The Fed signaled last week that it may begin to wind down its $85 billion-a-month bond-buying program, or QE, before the end of the year. Gold has fallen sharply, while Treasury yields and the dollar moved higher. The gold futures contract for August delivery fell $45 to $1,229 an ounce. Silver was also sharply lower, down 4.5 percent.
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Kevin Grady, president of Phoenix Futures and Options, said there was a lot of selling out of Shanghai on Tuesday night, possibly a side effect of the China credit crunch. But there was also some physical buying from China and the Middle East.
"There's a strong correlation between gold prices and emerging markets' financial assets," said Steel. "As the Fed came out with its policy statement, and with the slowdown in China, emerging market assets have weakened, and that tends to be a negative for gold prices."
Credit Suisse analysts this week set a gold target of $1,150 over the next 12 months.
"On the technical side, it is clear that after steadily moving higher for 10 years, the upward trend has decisively broken over recent months, shattering the confidence of those who thought gold would continue to chart new highs indefinitely," the analysts wrote.
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"The second key reason cited by many to hold gold over the past five years has been the near religious faith among bulls that QE must relatively quickly lead to a substantial increase in inflation, with many fearing hyperinflation. In reality, five years after the Fed commenced its program of quantitative easing—and 12 years after Japan began 'printing money'—global inflation continues to fall, with core US PCE deflator inflation falling to the lowest level seen since the series was first calculated in the 1960s," they said.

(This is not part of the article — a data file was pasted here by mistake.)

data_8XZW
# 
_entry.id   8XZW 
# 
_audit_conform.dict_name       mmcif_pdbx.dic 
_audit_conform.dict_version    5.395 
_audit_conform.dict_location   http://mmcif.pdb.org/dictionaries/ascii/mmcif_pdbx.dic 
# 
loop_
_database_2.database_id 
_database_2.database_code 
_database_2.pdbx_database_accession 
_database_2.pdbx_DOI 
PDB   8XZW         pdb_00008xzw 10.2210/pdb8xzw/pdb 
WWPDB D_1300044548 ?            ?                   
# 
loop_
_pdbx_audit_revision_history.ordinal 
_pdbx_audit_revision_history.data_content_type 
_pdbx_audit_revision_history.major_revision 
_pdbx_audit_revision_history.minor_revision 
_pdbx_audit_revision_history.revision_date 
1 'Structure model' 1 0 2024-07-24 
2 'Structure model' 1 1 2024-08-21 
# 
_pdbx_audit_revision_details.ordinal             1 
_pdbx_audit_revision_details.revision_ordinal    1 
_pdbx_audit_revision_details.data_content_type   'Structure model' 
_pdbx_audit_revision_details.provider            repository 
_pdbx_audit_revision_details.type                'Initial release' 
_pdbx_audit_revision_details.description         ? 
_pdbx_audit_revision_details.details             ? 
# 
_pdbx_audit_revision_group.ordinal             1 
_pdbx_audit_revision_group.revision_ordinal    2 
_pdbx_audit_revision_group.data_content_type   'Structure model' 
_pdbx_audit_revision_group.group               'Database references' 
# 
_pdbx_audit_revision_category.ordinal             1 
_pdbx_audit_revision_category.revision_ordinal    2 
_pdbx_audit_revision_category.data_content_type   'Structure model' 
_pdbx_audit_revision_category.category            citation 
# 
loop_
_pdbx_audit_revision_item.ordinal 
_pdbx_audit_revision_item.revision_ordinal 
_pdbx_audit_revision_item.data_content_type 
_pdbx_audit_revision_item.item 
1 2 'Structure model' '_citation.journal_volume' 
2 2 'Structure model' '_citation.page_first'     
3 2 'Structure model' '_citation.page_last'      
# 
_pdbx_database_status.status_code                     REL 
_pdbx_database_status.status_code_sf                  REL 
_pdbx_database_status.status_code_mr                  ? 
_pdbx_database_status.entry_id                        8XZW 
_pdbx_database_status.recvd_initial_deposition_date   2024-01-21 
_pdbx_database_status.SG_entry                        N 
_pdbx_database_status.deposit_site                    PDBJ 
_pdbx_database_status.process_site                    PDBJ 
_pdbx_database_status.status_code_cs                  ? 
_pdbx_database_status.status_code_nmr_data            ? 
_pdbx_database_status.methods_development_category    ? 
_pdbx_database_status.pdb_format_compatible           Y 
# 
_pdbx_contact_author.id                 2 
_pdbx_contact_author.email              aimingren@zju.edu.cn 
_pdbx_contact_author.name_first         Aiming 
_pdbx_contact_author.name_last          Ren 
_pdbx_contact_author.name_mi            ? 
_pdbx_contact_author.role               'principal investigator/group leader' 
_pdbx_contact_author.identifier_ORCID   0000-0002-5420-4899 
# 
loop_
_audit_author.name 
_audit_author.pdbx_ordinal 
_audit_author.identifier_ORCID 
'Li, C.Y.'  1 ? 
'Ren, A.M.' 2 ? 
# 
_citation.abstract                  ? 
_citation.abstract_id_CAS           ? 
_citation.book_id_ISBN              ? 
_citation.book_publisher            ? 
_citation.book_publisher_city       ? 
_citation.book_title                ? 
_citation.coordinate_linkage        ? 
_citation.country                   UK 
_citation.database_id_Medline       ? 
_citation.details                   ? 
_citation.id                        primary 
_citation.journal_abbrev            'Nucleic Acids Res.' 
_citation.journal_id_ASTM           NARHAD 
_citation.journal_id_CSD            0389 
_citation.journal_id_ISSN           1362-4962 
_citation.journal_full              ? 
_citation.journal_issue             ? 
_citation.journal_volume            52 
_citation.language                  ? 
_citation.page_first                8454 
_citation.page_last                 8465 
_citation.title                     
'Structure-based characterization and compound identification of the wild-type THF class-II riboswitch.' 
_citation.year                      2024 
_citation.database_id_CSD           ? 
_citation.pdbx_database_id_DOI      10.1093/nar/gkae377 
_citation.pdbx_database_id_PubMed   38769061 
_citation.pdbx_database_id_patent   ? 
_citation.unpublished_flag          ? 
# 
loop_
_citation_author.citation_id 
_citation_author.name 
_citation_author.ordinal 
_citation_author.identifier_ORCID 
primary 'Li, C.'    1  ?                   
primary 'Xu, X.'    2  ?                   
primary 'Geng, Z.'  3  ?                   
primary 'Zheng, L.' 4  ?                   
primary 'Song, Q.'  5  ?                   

The selling in gold also raises questions about the prospects for mining companies.
"We are falling below the top end of marginal costs for production, so there is debate in the market about what the production response is going to be," Steel said, adding that average production costs can be $700 to $900 an ounce. But the marginal costs, exploration and sustainability, push the costs above $1,100 for some.
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Credit Suisse equity analysts downgraded Barrick Gold to neutral from outperform Wednesday, cutting their target to $20 from $36. Barrick fell 7 percent and was trading below $15, a near 60 percent decline this year. On Monday, Barrick said it was cutting a third of its Toronto corporate staff. Credit Suisse analysts said Barrick was downgraded for a number of reasons, including gold price uncertainty, debt and potential write-downs.